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A profound analysis of periodic table will help ardent electroplating professionals understand the effectiveness of the deposition of elements from the outlook of electrode potential, current efficiency, and the deposit characteristics. Use of the table provides added knowledge and supports to decipher the precise information swiftly.

As we celebrate the 150th anniversary of periodic table, we will dedicate this short paper on the properties of elements and their position in the periodic table. Regarding electroplating of elements and alloys there are a few significant relationships with the groups and periods of the table. Though these are important for all plating specialists, it particularly interests those involved in research and formulation of an electrolyte and the alloy deposit.


Here are some properties:



The presence or absence of water affects the plateability and the current efficiency of the deposit. Chromium, the group 6 element of periodic table is a good example. Ability to plate Cr using the aqueous (presence of water) chromic acid-based electrolyte is an exception. Low current efficiency property of the electrolyte shows the reason for the struggle. On other hand, one can conveniently plate neighboring elements like Ti, Zr, Hf, V, Nb, Ta, Mo and W using ionic liquid (absence of water) electrolyte, with other challenges.


Position of elements:

The position of elements in the table and their properties are insightful. The position and proximity with each other can also help determine suitable alloying elements. On another point, let us look at indium, tungsten and boron. The relevant properties of this example are hardness and melting point. The position and the properties of these elements seen with their respective neighboring elements will show a trend.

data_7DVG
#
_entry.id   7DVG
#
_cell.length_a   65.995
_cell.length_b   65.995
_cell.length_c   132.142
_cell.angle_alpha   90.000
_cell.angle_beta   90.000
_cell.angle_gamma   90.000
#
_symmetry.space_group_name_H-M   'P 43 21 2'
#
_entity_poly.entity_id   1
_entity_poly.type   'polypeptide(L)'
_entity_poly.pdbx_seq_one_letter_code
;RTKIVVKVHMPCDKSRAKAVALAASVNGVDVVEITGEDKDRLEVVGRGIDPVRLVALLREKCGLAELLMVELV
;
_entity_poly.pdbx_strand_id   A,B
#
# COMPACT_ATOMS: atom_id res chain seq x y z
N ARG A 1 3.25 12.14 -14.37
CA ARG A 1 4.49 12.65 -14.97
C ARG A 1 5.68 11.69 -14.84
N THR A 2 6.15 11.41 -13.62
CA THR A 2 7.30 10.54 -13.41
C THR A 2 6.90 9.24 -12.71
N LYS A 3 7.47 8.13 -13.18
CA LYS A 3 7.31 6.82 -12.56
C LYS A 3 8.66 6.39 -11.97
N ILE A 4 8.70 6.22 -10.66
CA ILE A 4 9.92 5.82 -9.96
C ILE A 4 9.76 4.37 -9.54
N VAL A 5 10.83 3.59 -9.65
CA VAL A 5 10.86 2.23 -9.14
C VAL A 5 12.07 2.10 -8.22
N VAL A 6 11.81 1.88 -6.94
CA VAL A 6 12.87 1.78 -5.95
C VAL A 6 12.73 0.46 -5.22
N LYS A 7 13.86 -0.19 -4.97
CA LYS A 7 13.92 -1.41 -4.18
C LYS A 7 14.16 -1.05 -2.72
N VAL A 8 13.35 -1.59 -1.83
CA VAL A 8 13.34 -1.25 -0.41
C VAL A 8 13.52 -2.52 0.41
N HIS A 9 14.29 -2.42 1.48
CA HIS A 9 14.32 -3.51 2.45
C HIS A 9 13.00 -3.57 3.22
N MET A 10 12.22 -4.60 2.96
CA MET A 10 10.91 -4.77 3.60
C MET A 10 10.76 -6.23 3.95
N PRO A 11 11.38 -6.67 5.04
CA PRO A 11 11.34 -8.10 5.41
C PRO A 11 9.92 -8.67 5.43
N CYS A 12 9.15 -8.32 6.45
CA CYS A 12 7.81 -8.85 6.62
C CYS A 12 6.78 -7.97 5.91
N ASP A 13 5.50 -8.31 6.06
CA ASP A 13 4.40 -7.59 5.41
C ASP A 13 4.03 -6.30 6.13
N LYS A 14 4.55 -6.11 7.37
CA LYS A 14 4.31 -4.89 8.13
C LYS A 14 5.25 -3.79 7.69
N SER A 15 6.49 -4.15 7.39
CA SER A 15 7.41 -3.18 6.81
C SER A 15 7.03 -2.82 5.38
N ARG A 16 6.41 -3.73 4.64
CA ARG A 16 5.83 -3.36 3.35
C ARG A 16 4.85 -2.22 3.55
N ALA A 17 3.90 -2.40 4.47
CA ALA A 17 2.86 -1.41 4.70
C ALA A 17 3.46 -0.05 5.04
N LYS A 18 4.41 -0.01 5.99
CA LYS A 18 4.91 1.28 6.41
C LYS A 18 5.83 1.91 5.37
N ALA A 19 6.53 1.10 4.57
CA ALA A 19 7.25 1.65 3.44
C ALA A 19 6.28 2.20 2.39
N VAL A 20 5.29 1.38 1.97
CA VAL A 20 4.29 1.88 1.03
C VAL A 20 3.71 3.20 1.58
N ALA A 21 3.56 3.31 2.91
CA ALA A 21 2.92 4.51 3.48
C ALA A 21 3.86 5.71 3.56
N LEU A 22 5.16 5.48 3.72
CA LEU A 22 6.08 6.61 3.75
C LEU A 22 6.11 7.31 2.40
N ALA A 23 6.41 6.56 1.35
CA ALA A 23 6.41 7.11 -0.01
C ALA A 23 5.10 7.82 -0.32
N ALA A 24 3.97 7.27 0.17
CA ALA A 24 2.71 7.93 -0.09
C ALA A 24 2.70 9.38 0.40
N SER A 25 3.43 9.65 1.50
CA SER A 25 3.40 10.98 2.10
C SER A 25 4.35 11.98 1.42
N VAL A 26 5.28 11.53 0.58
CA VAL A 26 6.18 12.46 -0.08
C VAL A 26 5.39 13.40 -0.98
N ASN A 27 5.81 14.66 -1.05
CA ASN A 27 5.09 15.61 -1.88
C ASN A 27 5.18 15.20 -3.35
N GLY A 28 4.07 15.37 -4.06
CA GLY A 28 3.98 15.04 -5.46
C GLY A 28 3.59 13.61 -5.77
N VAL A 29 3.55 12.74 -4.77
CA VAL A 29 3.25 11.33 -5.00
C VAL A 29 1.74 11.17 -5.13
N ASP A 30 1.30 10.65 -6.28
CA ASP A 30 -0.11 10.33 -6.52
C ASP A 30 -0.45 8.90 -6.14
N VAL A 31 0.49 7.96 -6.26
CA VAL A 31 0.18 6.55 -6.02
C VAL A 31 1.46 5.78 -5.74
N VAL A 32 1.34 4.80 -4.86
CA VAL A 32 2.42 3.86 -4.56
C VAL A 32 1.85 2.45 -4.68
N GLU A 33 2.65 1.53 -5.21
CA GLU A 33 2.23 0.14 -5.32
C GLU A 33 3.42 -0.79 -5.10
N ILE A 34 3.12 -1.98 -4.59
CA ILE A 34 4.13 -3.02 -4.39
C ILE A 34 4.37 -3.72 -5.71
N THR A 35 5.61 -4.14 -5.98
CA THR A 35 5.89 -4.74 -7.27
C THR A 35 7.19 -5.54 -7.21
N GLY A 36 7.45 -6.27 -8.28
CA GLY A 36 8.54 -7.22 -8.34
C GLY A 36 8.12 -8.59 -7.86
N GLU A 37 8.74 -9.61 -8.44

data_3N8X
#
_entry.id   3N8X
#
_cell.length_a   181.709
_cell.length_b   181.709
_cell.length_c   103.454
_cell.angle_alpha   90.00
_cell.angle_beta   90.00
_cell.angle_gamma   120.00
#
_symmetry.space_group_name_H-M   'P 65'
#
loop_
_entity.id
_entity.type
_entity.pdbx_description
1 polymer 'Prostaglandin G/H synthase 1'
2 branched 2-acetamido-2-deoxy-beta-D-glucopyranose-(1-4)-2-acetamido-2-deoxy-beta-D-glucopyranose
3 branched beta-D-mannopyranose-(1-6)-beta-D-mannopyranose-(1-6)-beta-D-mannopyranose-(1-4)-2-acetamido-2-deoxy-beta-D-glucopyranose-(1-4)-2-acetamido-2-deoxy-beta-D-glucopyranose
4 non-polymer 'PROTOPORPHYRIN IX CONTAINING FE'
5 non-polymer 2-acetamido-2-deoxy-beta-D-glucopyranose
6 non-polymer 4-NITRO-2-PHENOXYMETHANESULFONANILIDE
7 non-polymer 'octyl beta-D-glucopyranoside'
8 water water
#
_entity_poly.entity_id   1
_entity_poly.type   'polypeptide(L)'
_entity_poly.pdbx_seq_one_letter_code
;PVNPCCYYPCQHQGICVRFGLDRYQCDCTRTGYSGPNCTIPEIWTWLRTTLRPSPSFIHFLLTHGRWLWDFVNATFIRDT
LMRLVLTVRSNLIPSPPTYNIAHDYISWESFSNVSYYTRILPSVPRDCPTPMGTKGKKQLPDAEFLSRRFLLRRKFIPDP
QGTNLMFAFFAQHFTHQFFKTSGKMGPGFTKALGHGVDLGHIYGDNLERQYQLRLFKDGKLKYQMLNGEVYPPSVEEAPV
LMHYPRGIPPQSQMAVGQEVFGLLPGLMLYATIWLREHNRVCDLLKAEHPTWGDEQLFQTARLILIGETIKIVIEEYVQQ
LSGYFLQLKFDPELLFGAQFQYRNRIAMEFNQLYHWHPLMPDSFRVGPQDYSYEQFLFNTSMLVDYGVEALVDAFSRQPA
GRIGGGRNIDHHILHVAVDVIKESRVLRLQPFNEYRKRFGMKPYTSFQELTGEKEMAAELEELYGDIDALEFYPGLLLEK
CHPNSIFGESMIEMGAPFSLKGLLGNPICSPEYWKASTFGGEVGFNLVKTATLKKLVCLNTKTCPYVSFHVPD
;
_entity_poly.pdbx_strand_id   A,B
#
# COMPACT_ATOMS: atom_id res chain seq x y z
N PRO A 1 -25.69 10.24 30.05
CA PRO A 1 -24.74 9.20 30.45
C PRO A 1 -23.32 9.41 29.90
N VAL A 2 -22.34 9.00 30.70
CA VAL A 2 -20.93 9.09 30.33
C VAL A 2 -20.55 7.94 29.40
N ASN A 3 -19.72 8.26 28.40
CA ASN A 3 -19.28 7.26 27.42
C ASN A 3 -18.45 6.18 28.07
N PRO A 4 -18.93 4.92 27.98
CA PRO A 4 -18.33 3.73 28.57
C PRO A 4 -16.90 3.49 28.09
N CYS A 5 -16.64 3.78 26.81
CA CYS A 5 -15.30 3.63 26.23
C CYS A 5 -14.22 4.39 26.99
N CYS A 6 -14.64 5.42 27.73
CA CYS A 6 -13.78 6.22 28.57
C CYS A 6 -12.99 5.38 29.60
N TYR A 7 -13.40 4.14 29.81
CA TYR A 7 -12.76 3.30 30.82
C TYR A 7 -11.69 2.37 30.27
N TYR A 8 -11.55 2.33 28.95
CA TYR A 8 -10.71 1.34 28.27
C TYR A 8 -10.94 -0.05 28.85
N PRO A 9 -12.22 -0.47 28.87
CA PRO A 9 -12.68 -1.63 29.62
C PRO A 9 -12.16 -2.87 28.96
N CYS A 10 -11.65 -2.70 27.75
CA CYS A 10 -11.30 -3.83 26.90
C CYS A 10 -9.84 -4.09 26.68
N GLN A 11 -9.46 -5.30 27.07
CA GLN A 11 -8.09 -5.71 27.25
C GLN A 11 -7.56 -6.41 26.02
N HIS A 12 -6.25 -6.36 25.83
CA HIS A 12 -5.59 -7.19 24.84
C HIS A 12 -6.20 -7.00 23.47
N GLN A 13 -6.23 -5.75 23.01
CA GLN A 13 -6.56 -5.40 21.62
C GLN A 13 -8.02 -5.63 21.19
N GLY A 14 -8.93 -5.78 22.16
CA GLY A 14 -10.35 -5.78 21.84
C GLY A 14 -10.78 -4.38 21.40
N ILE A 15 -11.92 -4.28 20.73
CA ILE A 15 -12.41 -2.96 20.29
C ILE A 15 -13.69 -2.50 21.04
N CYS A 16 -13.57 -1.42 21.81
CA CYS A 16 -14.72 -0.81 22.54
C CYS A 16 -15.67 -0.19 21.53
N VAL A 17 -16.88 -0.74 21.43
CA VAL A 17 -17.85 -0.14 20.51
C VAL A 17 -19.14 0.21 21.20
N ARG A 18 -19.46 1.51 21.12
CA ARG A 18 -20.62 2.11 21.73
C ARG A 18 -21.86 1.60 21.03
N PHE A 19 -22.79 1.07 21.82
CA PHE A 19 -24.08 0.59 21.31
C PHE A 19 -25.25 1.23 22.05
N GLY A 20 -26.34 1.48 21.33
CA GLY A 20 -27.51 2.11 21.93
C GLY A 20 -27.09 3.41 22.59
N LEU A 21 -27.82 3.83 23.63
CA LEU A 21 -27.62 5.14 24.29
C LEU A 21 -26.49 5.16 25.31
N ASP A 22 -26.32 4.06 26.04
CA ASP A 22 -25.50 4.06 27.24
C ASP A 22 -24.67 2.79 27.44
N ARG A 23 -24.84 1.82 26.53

Oxide (passive) layer:

The group of elements in the table say a lot about the oxide layer of the metal or the deposit. Examples are Ti, Ta, W and Cr. The formation of an oxide layer protects the metal from corrosion and make it tough to form an adherent deposit using the conventional electrolytes. Electrode and decomposition potentials of these elements also contribute significantly towards effective plating or the challenges thereof.


periodic table nickel electroplating


There are nearly 35 elements suitable for plating and their effective deposits offer a unique and superior properties. But aqueous electrolytes can conveniently plate only ≤ 20 elements (read metals) and alloys. Certain ionic liquid formulations can electroplate all or most of the 35 elements. We will discuss the reasons and mechanism of ionic plating in another short paper. Looking at the elements in groups and periods of the periodic table will offer unique understanding on plateability and desired functional properties such as corrosion resistance, tribology, and electrical conductivity.


Refractory elements, precious metals, sacrificial protection metals, and conductive ions (cations) are in proximity among their groups on the periodic table. They are in decreasing or increasing order within the groups or periods.



Periodic review of the periodic table will enable electroplating professionals strengthen their understanding on the feasibility and properties of the deposit. Greater effort to interpret different properties are definitely worth it!